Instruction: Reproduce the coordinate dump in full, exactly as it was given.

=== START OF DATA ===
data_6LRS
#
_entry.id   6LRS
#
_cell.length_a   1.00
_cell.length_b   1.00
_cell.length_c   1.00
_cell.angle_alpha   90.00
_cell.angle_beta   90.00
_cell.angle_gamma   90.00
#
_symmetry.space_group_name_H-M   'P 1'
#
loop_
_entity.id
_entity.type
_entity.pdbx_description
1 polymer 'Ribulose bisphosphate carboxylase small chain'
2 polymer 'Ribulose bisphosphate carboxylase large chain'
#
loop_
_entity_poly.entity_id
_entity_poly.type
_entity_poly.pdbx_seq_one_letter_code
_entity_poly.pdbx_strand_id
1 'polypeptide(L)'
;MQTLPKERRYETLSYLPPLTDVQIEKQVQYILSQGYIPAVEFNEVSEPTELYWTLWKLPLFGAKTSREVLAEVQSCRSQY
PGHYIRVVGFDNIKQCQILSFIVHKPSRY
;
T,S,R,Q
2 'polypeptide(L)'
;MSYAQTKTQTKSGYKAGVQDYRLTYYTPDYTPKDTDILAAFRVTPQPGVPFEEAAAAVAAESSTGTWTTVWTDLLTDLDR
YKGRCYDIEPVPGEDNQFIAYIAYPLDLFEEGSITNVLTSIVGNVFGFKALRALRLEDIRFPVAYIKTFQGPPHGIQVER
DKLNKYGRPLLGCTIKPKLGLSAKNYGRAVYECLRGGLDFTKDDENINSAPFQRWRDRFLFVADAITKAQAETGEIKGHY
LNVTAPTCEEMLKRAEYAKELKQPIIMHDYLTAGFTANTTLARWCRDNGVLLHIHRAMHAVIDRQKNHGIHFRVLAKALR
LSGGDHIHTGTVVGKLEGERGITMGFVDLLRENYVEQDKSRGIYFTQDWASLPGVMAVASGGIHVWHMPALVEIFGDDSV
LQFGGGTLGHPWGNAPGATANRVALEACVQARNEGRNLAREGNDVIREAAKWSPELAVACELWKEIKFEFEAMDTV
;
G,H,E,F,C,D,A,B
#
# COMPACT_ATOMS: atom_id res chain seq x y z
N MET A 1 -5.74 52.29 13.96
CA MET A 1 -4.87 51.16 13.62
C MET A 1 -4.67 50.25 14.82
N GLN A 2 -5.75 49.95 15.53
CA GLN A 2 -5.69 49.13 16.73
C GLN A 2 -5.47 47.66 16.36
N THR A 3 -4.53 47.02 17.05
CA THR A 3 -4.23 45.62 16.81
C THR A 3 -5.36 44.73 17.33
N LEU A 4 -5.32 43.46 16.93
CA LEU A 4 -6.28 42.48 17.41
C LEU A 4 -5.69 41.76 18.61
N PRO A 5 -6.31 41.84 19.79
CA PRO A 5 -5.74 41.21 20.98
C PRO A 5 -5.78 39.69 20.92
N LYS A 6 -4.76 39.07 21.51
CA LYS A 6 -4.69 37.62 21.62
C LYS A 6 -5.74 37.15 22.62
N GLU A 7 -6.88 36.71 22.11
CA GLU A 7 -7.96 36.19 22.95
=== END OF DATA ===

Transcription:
data_6LRS
#
_entry.id   6LRS
#
_cell.length_a   1.00
_cell.length_b   1.00
_cell.length_c   1.00
_cell.angle_alpha   90.00
_cell.angle_beta   90.00
_cell.angle_gamma   90.00
#
_symmetry.space_group_name_H-M   'P 1'
#
loop_
_entity.id
_entity.type
_entity.pdbx_description
1 polymer 'Ribulose bisphosphate carboxylase small chain'
2 polymer 'Ribulose bisphosphate carboxylase large chain'
#
loop_
_entity_poly.entity_id
_entity_poly.type
_entity_poly.pdbx_seq_one_letter_code
_entity_poly.pdbx_strand_id
1 'polypeptide(L)'
;MQTLPKERRYETLSYLPPLTDVQIEKQVQYILSQGYIPAVEFNEVSEPTELYWTLWKLPLFGAKTSREVLAEVQSCRSQY
PGHYIRVVGFDNIKQCQILSFIVHKPSRY
;
T,S,R,Q
2 'polypeptide(L)'
;MSYAQTKTQTKSGYKAGVQDYRLTYYTPDYTPKDTDILAAFRVTPQPGVPFEEAAAAVAAESSTGTWTTVWTDLLTDLDR
YKGRCYDIEPVPGEDNQFIAYIAYPLDLFEEGSITNVLTSIVGNVFGFKALRALRLEDIRFPVAYIKTFQGPPHGIQVER
DKLNKYGRPLLGCTIKPKLGLSAKNYGRAVYECLRGGLDFTKDDENINSAPFQRWRDRFLFVADAITKAQAETGEIKGHY
LNVTAPTCEEMLKRAEYAKELKQPIIMHDYLTAGFTANTTLARWCRDNGVLLHIHRAMHAVIDRQKNHGIHFRVLAKALR
LSGGDHIHTGTVVGKLEGERGITMGFVDLLRENYVEQDKSRGIYFTQDWASLPGVMAVASGGIHVWHMPALVEIFGDDSV
LQFGGGTLGHPWGNAPGATANRVALEACVQARNEGRNLAREGNDVIREAAKWSPELAVACELWKEIKFEFEAMDTV
;
G,H,E,F,C,D,A,B
#
# COMPACT_ATOMS: atom_id res chain seq x y z
N MET A 1 -5.74 52.29 13.96
CA MET A 1 -4.87 51.16 13.62
C MET A 1 -4.67 50.25 14.82
N GLN A 2 -5.75 49.95 15.53
CA GLN A 2 -5.69 49.13 16.73
C GLN A 2 -5.47 47.66 16.36
N THR A 3 -4.53 47.02 17.05
CA THR A 3 -4.23 45.62 16.81
C THR A 3 -5.36 44.73 17.33
N LEU A 4 -5.32 43.46 16.93
CA LEU A 4 -6.28 42.48 17.41
C LEU A 4 -5.69 41.76 18.61
N PRO A 5 -6.31 41.84 19.79
CA PRO A 5 -5.74 41.21 20.98
C PRO A 5 -5.78 39.69 20.92
N LYS A 6 -4.76 39.07 21.51
CA LYS A 6 -4.69 37.62 21.62
C LYS A 6 -5.74 37.15 22.62
N GLU A 7 -6.88 36.71 22.11
CA GLU A 7 -7.96 36.19 22.95